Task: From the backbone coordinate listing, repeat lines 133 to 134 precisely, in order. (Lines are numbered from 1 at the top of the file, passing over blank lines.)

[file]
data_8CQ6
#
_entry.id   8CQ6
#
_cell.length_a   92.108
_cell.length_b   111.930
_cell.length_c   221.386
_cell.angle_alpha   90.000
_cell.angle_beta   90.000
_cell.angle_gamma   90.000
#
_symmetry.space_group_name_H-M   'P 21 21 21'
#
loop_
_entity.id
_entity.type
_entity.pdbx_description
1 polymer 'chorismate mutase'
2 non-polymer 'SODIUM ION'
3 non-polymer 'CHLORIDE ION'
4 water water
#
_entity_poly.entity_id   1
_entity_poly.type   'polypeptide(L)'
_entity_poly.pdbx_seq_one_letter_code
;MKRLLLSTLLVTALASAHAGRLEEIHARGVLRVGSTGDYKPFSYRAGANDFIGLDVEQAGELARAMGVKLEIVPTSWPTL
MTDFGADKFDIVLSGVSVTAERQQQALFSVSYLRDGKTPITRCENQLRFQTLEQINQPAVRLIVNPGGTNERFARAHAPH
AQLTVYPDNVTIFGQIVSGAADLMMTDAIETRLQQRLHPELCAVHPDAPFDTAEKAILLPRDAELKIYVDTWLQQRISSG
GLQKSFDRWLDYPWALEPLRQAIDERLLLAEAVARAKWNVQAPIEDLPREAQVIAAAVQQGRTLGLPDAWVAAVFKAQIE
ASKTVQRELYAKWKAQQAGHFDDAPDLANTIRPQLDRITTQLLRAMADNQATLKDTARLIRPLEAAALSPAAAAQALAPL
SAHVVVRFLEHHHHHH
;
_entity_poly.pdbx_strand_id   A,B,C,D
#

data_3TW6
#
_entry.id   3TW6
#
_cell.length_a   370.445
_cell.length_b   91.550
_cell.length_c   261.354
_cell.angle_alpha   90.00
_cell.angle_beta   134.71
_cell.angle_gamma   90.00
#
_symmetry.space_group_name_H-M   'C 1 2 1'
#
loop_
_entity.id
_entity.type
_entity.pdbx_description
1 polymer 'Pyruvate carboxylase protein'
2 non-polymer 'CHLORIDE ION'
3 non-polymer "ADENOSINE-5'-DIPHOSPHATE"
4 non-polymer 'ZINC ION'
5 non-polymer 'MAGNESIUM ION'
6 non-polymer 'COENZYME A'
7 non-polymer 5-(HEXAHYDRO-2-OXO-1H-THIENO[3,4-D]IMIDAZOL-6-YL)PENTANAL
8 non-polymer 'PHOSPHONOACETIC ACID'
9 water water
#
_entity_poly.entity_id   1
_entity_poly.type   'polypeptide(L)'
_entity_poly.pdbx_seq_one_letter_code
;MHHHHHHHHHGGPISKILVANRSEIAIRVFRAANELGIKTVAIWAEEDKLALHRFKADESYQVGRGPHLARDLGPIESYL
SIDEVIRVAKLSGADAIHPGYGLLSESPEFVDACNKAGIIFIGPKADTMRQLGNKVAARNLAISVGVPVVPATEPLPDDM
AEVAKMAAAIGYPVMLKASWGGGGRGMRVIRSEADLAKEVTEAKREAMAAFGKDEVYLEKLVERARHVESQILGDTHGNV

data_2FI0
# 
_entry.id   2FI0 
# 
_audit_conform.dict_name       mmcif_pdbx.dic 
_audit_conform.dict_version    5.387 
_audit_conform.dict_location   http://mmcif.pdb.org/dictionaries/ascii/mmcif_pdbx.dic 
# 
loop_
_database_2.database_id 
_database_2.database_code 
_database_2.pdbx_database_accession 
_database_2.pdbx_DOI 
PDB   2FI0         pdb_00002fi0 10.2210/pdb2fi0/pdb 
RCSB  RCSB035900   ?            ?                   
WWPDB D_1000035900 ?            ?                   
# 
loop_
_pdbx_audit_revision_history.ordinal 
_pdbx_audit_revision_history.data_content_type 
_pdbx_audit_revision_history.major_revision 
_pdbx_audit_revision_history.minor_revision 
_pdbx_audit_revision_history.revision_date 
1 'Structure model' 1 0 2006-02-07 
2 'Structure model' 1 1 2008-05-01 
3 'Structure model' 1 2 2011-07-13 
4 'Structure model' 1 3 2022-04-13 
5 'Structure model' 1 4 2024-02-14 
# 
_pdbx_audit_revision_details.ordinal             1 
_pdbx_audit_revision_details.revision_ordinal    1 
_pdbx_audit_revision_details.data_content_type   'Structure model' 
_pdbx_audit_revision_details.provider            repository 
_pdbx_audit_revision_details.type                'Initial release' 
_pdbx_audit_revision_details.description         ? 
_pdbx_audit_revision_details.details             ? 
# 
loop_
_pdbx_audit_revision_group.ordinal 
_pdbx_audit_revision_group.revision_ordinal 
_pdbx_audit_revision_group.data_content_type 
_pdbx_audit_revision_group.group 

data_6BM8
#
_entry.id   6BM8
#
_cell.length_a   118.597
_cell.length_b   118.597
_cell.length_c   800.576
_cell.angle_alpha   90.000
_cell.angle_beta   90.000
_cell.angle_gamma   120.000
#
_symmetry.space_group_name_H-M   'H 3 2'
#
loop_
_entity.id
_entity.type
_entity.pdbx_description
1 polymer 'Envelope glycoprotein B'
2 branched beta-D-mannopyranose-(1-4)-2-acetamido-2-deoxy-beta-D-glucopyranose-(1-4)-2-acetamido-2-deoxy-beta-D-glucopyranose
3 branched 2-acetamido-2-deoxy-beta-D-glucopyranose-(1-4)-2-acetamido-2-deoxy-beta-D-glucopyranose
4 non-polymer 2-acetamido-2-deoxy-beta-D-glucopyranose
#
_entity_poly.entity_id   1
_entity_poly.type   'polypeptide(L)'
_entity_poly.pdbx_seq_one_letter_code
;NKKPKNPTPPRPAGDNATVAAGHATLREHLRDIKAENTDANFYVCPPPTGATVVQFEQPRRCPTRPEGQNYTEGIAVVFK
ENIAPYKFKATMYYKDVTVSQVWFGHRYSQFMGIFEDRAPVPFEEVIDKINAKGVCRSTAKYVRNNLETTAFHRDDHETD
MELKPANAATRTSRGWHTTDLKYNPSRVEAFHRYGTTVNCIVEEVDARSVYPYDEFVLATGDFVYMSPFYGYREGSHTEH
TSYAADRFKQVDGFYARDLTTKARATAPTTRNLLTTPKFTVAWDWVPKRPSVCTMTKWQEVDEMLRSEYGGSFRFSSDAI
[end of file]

_entity_poly.type   'polypeptide(L)'
_entity_poly.pdbx_seq_one_letter_code